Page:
Ground Conductivity











Ground Conductivity Mapping is an electromagnetic technique used to investigate lateral variations in overburden material and variations in depth to bedrock. This EM31 survey technique (shown below) determines the apparent conductivity of the ground material from 0-6 m bgl.


The survey involves the collection of data at either point locations or more commonly along profiles and/or grids. The two sets of readings are processed to determine the average conductivity, absolute conductivity difference, average in-phase and in-phase difference values. The processed data is displayed as line graphs and/or colour scale contoured plots.

Variations in the average conductivity indicate changes in overburden material type and depth to bedrock. Low conductivity values would indicate shallow rock or dry sand and gravel deposits while higher conductivity values could indicate more clay rich overburden material, wet ground, buried services or fill.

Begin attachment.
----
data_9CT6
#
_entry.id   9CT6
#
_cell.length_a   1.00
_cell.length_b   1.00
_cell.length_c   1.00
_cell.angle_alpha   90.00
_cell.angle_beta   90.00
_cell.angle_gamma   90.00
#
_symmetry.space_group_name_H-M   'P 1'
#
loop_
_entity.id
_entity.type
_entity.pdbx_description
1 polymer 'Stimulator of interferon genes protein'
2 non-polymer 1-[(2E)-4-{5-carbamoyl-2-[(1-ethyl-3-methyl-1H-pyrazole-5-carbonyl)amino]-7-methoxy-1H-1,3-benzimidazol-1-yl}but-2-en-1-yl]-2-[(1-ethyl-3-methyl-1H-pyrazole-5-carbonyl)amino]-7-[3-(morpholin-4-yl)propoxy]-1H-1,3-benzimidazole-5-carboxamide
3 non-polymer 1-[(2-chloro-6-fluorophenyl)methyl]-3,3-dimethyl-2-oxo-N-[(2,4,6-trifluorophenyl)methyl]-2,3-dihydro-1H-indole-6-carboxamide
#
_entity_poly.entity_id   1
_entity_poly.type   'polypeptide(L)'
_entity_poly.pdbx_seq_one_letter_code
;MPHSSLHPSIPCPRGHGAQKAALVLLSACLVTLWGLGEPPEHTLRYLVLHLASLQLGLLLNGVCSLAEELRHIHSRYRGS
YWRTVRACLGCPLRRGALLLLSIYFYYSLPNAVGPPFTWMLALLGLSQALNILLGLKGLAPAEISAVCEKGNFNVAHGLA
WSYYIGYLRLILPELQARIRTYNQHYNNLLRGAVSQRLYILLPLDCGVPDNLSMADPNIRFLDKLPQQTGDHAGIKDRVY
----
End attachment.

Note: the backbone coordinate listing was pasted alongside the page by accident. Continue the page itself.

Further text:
The results from a ground conductivity survey are normally presented as scaled contour maps as shown below to indicate how overburden thickness, lithology and cultural effects vary across the site. This gives a powerful overview of the site enabling effective classification of the site to target boreholes/trial pits or further more detailed geophysical survey techniques.

The survey results above show where shallow bedrock exists within an area of soft to firm silt/clay overburden. The areas of shallow bedrock are seen by areas of low conductivity (blue on the colour scale).
Targeted Electrical Resistivity and Seismic Refraction surveys were carried out to give detailed information on the overburden type, depth and strength of bedrock.
Where overhead power lines and buried services were present these can also be seen on the map as linear features A and B respectively.